Online safety platform Just Ask Max rebrands to show the internet is a jungle

Among Equals has created the new animal-themed identity for the family-safety platform, based around the character of Max the elephant.

London-based studio Among Equals has rebranded cybersecurity platform Just Ask Max (JAM) – previously Simple Cyber Life – with an animal-themed identity, inspired by stories like The Jungle Book.

The new work includes a redesigned logo, bespoke illustrations and copy which rolls out across JAM’s app and web platforms.

just ask max rebrand

JAM is a subscription service for families which aims to help parents tackle internet issues, from scammers to sexting. Parents are able to speak to a team of experts who base solutions on a family’s specific needs, such as the platforms their children are using.

It also plans to work with schools and teachers around internet safety issues. “They were looking to scale the business and they needed a brand that parents and investors could buy into,” Among Equals founder Emily Jeffrey-Barrett says.

“Family-friendly without being childish”

just ask max rebrand

The rebrand began with the naming process – the team suggested around 20 options, according to Jeffrey-Barrett. Just Ask Max was chosen because of its simplicity as well as its distinction from other brands in the sector, she says.

“They really liked the elephant as a symbol of what they offer,” Jeffrey-Barrett adds. “It had to feel family-friendly without being childish.”

just ask max rebrand

The logo is based on the character of Max the elephant, who is a “solid, family-friendly bulwark that’s strong, wise and protective”, Jeffrey-Barrett says. The pared-back logo depicts his face with a “twinkle” in his eye.

“We wanted him to feel professional but not too cutesy,” she adds. Max can also be animated.

Bringing “cuteness” into the identity

just ask max rebrand

From Max, a full jungle eco-system was built. Jeffrey-Barrett says: “A jungle was a good way to communicate that the internet can be scary without saying, ‘it’s dangerous, lock away your children’”.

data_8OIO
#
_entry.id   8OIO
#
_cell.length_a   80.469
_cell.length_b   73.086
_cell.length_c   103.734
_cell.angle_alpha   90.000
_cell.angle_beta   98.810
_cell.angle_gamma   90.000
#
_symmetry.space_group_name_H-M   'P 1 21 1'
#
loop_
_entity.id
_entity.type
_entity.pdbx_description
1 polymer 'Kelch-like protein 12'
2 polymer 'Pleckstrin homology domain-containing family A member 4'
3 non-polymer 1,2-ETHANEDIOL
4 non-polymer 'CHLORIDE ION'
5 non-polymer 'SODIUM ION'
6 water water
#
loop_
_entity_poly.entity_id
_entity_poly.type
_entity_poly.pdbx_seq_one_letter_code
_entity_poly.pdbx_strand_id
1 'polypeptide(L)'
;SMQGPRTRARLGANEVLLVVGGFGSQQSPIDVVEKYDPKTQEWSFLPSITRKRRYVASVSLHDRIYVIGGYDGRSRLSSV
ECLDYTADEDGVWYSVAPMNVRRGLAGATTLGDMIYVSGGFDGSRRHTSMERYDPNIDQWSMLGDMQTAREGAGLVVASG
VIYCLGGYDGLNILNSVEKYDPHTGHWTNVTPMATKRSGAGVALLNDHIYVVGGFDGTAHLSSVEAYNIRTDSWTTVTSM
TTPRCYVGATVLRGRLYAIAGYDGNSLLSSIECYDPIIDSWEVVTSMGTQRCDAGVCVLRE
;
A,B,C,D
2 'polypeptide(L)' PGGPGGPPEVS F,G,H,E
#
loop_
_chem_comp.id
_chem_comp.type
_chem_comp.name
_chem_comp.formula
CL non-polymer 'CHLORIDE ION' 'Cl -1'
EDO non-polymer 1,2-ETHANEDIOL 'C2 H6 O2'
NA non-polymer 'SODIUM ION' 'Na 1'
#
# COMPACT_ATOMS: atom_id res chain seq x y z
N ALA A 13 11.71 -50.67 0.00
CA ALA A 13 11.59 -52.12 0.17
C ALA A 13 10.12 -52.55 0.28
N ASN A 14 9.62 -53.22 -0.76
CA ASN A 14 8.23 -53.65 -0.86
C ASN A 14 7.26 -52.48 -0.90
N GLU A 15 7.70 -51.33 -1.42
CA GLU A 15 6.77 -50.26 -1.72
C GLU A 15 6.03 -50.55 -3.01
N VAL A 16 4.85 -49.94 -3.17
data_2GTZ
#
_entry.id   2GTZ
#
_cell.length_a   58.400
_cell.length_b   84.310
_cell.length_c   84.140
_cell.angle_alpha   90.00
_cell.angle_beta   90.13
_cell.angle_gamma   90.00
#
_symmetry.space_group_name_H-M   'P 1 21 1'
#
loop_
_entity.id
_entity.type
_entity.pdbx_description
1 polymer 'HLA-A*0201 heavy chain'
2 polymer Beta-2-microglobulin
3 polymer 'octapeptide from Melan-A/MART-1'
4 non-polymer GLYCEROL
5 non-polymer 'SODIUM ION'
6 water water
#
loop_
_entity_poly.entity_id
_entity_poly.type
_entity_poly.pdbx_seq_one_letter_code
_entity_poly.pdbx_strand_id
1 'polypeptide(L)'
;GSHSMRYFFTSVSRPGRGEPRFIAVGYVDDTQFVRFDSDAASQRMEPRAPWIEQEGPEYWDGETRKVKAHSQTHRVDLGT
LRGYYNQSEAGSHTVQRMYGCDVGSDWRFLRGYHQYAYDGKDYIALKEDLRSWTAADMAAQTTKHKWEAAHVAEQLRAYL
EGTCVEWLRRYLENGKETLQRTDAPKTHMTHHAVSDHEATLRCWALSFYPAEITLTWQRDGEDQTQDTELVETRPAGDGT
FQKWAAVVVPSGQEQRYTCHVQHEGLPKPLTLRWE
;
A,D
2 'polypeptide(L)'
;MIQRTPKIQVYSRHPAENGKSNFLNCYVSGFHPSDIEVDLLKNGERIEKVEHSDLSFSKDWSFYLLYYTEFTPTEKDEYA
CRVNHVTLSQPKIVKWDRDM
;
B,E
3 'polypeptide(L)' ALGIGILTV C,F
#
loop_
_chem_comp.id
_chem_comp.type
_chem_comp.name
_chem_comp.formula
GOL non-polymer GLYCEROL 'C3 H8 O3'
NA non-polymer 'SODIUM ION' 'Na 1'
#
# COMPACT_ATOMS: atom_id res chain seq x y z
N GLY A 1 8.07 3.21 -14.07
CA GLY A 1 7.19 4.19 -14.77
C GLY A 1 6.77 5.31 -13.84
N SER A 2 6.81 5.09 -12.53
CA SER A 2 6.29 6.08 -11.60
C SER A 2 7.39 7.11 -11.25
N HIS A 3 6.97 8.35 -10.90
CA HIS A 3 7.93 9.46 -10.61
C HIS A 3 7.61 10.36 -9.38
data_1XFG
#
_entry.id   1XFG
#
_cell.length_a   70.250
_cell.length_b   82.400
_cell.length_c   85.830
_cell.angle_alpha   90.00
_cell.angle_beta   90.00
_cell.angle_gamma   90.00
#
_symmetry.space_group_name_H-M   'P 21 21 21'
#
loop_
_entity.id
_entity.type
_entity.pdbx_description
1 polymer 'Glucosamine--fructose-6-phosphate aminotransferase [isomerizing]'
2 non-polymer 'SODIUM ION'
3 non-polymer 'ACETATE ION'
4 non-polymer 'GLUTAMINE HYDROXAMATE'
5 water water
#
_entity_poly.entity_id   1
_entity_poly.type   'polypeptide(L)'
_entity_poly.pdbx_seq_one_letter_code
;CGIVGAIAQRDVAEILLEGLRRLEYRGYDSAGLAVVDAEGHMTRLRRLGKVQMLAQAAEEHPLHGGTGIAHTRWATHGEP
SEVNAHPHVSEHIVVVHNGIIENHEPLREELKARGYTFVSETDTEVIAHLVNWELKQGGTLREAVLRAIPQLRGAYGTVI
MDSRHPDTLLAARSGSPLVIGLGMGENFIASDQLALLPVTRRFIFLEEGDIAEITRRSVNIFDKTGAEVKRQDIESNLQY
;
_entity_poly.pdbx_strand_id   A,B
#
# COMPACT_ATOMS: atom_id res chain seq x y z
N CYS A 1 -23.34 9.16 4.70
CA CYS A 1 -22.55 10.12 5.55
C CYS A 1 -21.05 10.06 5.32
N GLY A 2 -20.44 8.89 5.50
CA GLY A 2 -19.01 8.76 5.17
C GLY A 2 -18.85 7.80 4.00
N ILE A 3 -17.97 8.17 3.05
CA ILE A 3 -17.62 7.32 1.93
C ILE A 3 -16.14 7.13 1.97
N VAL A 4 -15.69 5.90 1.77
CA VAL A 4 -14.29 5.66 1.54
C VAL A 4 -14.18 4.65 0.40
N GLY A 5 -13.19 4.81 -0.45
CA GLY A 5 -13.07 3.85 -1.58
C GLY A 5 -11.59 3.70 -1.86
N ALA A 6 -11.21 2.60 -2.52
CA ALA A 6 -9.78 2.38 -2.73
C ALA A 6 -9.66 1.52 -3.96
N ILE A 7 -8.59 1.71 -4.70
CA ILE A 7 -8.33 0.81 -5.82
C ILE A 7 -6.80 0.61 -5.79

She says that children’s films and books were part of the design inspiration for the branding, in particular The Jungle Book. This was also an attempt to resist cybersecurity cliché such as guard dogs, binary code and padlocks, according to Jeffrey-Barrett.

The design team’s illustrations all fit within the jungle theme. Among Equals looked at ways that different animals could represent relevants issues: hyenas are schoolground bullies, while monkeys are a version of children.

“It allows us to bring a cuteness into the identity in a way that felt very relevant,” Jeffrey-Barrett says of the illustrations.

One of JAM’s target audiences is businesses and the studio used the illustrations as a way to depic a more engaging client list. Different birds are matched to different potential roles. A flamingo represents an HR department, for example.

“We looked at ways to pack personality into every little interaction,” she adds. Max is also the face of the chat box, for example.

“Elephantine” design details

The colour palette comprises Elephant Slate (a dark blue shade) and Tropical Sand with a supporting system of Jungle Green, Plant Purple and River Blue.

This again had to strike a balance between feeling professional and having a personality, according to Jeffrey-Barrett.

The colour system also aims to be “grown-up without feeling cold” and is a departure from other tech brands, she adds. The design team tried pastel options but these felt like “bog standard tech”, Jeffrey-Barrett says. The “bright, poppy” supporting colours were needed for its digital applications.

The “elephantine” typeface Tusker has been chosen for the wordmark, and Max’s trunk was formed from the ‘J’.

Among Equals also updated JAM’s tone of voice. Jeffrey-Barrett says that the new copy is inspired by the company’s “simplicity of service”. One of the guidelines is to avoid “cyber security jargon” and be direct, she says.

Another principle is to focus on and embrace the character of Max for communications, Jeffrey-Barrett says. Headlines include: “Let’s stamp out cyberbullying” and “Join the herd”.

What do you think about Just Ask Max’s rebrand? Let us know in the comments below. 

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